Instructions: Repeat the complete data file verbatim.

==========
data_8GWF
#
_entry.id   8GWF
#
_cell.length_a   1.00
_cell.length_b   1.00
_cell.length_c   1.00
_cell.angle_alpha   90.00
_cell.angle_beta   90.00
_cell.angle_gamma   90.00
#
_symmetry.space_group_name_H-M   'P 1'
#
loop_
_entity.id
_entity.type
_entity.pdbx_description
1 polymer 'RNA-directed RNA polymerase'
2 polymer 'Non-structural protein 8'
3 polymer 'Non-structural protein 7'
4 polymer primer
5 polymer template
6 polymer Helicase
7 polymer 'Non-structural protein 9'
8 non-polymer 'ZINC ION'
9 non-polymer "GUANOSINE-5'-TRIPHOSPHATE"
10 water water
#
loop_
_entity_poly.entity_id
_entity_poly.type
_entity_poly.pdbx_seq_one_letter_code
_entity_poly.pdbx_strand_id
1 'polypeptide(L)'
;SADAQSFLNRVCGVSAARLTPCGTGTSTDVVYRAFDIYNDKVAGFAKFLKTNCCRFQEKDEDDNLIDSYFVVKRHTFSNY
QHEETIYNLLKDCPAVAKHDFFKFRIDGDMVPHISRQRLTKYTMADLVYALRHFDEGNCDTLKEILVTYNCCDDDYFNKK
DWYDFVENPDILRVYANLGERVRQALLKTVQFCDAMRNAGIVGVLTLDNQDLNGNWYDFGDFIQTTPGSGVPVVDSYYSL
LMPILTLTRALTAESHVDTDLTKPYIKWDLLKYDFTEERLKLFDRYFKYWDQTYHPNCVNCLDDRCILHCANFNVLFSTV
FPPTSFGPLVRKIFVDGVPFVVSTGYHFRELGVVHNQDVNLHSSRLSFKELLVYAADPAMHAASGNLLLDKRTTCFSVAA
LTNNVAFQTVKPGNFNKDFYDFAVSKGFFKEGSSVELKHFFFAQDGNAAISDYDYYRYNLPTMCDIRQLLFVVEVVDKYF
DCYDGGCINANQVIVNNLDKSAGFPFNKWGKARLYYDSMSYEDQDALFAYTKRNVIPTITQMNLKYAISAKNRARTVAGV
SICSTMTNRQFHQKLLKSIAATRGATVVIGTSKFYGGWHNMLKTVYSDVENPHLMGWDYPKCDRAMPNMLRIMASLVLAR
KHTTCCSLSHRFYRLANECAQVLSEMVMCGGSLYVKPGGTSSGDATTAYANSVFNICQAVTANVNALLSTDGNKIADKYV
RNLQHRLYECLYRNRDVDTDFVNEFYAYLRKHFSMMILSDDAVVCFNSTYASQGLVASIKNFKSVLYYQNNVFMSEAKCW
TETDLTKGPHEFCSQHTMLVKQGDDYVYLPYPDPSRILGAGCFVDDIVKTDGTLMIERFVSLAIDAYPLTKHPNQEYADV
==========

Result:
data_8GWF
#
_entry.id   8GWF
#
_cell.length_a   1.00
_cell.length_b   1.00
_cell.length_c   1.00
_cell.angle_alpha   90.00
_cell.angle_beta   90.00
_cell.angle_gamma   90.00
#
_symmetry.space_group_name_H-M   'P 1'
#
loop_
_entity.id
_entity.type
_entity.pdbx_description
1 polymer 'RNA-directed RNA polymerase'
2 polymer 'Non-structural protein 8'
3 polymer 'Non-structural protein 7'
4 polymer primer
5 polymer template
6 polymer Helicase
7 polymer 'Non-structural protein 9'
8 non-polymer 'ZINC ION'
9 non-polymer "GUANOSINE-5'-TRIPHOSPHATE"
10 water water
#
loop_
_entity_poly.entity_id
_entity_poly.type
_entity_poly.pdbx_seq_one_letter_code
_entity_poly.pdbx_strand_id
1 'polypeptide(L)'
;SADAQSFLNRVCGVSAARLTPCGTGTSTDVVYRAFDIYNDKVAGFAKFLKTNCCRFQEKDEDDNLIDSYFVVKRHTFSNY
QHEETIYNLLKDCPAVAKHDFFKFRIDGDMVPHISRQRLTKYTMADLVYALRHFDEGNCDTLKEILVTYNCCDDDYFNKK
DWYDFVENPDILRVYANLGERVRQALLKTVQFCDAMRNAGIVGVLTLDNQDLNGNWYDFGDFIQTTPGSGVPVVDSYYSL
LMPILTLTRALTAESHVDTDLTKPYIKWDLLKYDFTEERLKLFDRYFKYWDQTYHPNCVNCLDDRCILHCANFNVLFSTV
FPPTSFGPLVRKIFVDGVPFVVSTGYHFRELGVVHNQDVNLHSSRLSFKELLVYAADPAMHAASGNLLLDKRTTCFSVAA
LTNNVAFQTVKPGNFNKDFYDFAVSKGFFKEGSSVELKHFFFAQDGNAAISDYDYYRYNLPTMCDIRQLLFVVEVVDKYF
DCYDGGCINANQVIVNNLDKSAGFPFNKWGKARLYYDSMSYEDQDALFAYTKRNVIPTITQMNLKYAISAKNRARTVAGV
SICSTMTNRQFHQKLLKSIAATRGATVVIGTSKFYGGWHNMLKTVYSDVENPHLMGWDYPKCDRAMPNMLRIMASLVLAR
KHTTCCSLSHRFYRLANECAQVLSEMVMCGGSLYVKPGGTSSGDATTAYANSVFNICQAVTANVNALLSTDGNKIADKYV
RNLQHRLYECLYRNRDVDTDFVNEFYAYLRKHFSMMILSDDAVVCFNSTYASQGLVASIKNFKSVLYYQNNVFMSEAKCW
TETDLTKGPHEFCSQHTMLVKQGDDYVYLPYPDPSRILGAGCFVDDIVKTDGTLMIERFVSLAIDAYPLTKHPNQEYADV